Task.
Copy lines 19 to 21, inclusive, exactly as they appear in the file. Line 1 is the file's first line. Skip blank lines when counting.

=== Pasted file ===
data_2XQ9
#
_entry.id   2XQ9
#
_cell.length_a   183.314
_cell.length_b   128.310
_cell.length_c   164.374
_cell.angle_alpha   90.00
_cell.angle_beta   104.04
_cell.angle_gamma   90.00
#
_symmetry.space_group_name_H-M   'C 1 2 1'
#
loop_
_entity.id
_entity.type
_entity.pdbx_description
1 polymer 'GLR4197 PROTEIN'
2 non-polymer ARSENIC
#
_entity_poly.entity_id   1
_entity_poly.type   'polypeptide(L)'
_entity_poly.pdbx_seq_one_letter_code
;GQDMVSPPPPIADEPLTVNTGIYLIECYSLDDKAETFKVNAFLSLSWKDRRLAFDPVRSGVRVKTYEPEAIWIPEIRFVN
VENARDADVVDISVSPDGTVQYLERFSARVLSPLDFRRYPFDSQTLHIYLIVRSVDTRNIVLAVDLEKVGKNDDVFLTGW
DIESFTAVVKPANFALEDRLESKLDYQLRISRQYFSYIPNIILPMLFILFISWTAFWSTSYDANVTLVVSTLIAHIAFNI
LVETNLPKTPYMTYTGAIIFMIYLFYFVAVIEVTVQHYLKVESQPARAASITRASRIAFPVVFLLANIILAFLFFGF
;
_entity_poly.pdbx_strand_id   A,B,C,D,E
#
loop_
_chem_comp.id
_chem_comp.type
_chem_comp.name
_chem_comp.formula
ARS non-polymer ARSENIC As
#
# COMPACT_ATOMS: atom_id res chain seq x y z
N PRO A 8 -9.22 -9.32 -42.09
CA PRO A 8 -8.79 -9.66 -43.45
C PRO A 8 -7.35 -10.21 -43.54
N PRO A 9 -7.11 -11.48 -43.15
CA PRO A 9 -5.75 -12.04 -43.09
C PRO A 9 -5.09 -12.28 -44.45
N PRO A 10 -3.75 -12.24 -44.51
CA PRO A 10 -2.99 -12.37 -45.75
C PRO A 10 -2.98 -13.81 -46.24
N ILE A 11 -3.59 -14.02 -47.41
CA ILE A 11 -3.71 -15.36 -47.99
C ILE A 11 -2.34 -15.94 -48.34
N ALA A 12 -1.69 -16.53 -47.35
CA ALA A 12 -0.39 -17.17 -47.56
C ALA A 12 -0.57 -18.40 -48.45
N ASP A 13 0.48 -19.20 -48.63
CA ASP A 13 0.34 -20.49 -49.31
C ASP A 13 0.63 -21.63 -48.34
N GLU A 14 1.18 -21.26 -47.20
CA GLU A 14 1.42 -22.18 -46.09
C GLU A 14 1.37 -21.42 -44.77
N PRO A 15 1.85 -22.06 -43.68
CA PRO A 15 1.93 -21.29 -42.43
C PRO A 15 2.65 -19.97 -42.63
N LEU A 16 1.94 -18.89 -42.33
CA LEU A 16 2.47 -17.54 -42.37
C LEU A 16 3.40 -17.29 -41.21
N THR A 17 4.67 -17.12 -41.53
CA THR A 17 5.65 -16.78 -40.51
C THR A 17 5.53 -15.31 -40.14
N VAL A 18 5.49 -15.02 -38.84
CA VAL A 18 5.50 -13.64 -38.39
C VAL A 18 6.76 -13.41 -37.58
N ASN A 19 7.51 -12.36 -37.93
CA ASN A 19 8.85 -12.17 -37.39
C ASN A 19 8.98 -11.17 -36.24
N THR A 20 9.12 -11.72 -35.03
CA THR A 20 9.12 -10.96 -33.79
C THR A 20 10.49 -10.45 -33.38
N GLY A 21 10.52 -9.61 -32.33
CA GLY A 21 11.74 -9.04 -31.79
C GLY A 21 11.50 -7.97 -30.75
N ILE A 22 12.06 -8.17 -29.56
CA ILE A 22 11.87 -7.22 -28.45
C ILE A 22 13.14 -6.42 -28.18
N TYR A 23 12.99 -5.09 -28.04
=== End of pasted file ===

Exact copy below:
2 non-polymer ARSENIC
#
_entity_poly.entity_id   1